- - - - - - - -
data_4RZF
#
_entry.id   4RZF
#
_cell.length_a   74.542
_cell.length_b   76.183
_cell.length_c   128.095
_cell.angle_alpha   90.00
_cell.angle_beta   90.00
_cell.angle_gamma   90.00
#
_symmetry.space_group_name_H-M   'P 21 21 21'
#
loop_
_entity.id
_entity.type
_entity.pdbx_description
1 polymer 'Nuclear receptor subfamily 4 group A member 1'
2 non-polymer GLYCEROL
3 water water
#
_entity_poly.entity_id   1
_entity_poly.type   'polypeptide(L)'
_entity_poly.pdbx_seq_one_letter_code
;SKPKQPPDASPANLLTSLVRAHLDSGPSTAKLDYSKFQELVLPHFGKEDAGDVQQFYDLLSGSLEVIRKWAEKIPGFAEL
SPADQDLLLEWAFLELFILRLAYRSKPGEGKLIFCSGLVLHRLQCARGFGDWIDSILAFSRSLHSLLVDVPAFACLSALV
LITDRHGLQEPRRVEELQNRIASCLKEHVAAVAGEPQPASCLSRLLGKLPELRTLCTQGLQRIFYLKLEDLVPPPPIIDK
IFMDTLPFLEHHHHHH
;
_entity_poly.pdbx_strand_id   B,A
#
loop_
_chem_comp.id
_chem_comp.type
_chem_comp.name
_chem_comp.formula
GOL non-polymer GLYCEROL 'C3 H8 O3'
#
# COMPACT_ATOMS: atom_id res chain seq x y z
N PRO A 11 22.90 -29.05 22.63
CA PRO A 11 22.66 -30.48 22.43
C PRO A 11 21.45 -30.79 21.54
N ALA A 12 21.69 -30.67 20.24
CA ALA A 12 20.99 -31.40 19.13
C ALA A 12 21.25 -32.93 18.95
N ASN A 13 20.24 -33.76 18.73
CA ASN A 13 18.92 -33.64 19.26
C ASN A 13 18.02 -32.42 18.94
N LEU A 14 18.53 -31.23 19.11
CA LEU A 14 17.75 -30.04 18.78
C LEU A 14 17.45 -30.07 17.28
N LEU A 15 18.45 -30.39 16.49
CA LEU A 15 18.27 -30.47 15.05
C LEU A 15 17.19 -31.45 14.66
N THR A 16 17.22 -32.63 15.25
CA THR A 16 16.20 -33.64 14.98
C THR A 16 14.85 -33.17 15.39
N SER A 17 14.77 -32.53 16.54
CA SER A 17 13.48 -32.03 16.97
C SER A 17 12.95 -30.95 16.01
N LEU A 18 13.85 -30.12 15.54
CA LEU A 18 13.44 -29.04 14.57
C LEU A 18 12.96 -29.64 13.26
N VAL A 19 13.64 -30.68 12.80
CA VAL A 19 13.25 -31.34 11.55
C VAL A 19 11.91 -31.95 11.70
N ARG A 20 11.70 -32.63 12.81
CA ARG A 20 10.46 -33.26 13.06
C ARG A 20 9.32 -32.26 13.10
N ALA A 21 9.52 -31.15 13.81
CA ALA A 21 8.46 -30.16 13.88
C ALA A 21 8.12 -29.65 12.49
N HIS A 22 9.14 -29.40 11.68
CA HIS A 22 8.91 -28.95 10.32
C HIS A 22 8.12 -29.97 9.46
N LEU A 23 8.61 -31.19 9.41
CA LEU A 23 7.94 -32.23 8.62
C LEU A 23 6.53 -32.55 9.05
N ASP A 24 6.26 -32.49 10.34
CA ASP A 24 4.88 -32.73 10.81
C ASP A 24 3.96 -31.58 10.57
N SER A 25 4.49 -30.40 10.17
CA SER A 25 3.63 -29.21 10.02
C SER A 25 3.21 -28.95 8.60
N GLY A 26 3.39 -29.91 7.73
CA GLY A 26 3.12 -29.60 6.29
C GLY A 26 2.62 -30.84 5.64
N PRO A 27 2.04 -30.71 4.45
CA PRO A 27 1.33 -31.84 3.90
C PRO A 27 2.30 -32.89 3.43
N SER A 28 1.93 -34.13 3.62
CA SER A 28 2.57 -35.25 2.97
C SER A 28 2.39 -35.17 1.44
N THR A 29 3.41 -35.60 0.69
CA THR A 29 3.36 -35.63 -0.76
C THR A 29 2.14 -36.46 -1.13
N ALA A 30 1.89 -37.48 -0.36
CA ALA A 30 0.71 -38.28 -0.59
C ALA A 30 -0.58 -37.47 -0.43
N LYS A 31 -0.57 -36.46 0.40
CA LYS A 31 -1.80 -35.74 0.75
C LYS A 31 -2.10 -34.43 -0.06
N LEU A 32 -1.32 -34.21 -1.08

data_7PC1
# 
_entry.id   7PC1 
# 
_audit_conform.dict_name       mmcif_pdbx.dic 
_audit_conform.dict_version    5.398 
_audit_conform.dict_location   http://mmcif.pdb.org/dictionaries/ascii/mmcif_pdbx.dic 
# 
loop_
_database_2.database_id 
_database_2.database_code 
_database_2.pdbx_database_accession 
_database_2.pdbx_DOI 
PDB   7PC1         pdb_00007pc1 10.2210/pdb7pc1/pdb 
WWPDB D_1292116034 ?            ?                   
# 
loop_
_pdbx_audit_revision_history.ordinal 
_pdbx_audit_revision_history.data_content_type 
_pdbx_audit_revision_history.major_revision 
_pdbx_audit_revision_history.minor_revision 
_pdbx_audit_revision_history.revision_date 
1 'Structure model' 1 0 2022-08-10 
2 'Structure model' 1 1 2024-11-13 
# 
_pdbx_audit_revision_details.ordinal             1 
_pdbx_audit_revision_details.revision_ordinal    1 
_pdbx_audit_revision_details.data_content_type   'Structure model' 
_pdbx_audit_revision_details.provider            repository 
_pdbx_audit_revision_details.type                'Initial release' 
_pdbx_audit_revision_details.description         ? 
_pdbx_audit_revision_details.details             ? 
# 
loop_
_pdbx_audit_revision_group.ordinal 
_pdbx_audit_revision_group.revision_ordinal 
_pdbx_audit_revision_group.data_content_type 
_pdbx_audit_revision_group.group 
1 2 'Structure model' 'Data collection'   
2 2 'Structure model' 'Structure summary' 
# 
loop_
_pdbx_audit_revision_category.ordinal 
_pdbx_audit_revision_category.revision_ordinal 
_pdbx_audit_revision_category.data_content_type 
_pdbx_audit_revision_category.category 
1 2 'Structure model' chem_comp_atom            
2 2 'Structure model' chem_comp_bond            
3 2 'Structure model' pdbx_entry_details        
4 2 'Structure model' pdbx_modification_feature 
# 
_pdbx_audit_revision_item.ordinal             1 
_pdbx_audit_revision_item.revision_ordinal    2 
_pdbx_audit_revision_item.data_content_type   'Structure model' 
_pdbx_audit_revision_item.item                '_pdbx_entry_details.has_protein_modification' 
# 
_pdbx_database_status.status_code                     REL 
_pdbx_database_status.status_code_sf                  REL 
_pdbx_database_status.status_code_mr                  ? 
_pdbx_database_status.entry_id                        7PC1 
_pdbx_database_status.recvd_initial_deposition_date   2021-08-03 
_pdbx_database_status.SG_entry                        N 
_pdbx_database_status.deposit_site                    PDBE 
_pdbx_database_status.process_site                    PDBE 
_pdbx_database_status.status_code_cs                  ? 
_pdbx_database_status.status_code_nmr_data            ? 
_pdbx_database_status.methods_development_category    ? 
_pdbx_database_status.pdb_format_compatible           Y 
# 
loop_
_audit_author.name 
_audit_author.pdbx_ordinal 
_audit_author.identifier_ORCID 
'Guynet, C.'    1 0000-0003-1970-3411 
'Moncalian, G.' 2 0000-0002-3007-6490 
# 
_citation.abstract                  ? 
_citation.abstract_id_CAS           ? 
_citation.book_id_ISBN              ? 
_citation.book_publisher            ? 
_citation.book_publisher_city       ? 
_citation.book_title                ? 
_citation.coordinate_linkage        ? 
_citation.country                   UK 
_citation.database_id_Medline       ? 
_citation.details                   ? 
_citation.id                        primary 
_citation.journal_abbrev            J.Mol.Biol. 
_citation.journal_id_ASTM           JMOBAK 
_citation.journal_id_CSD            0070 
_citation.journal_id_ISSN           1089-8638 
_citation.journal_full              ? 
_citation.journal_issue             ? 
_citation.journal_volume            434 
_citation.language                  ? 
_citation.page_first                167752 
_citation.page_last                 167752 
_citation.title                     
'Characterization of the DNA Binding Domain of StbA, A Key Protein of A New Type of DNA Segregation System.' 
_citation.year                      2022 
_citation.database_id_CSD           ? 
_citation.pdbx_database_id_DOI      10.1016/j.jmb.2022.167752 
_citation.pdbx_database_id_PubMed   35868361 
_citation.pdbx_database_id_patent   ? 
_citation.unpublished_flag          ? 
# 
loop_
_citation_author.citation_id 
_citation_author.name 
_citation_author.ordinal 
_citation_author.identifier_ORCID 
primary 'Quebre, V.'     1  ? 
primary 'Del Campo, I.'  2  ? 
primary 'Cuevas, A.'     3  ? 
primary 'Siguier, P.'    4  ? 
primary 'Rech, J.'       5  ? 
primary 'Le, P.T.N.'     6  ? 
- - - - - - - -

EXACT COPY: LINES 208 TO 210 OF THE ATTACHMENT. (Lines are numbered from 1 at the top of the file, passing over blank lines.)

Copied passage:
_citation.unpublished_flag          ? 
# 
loop_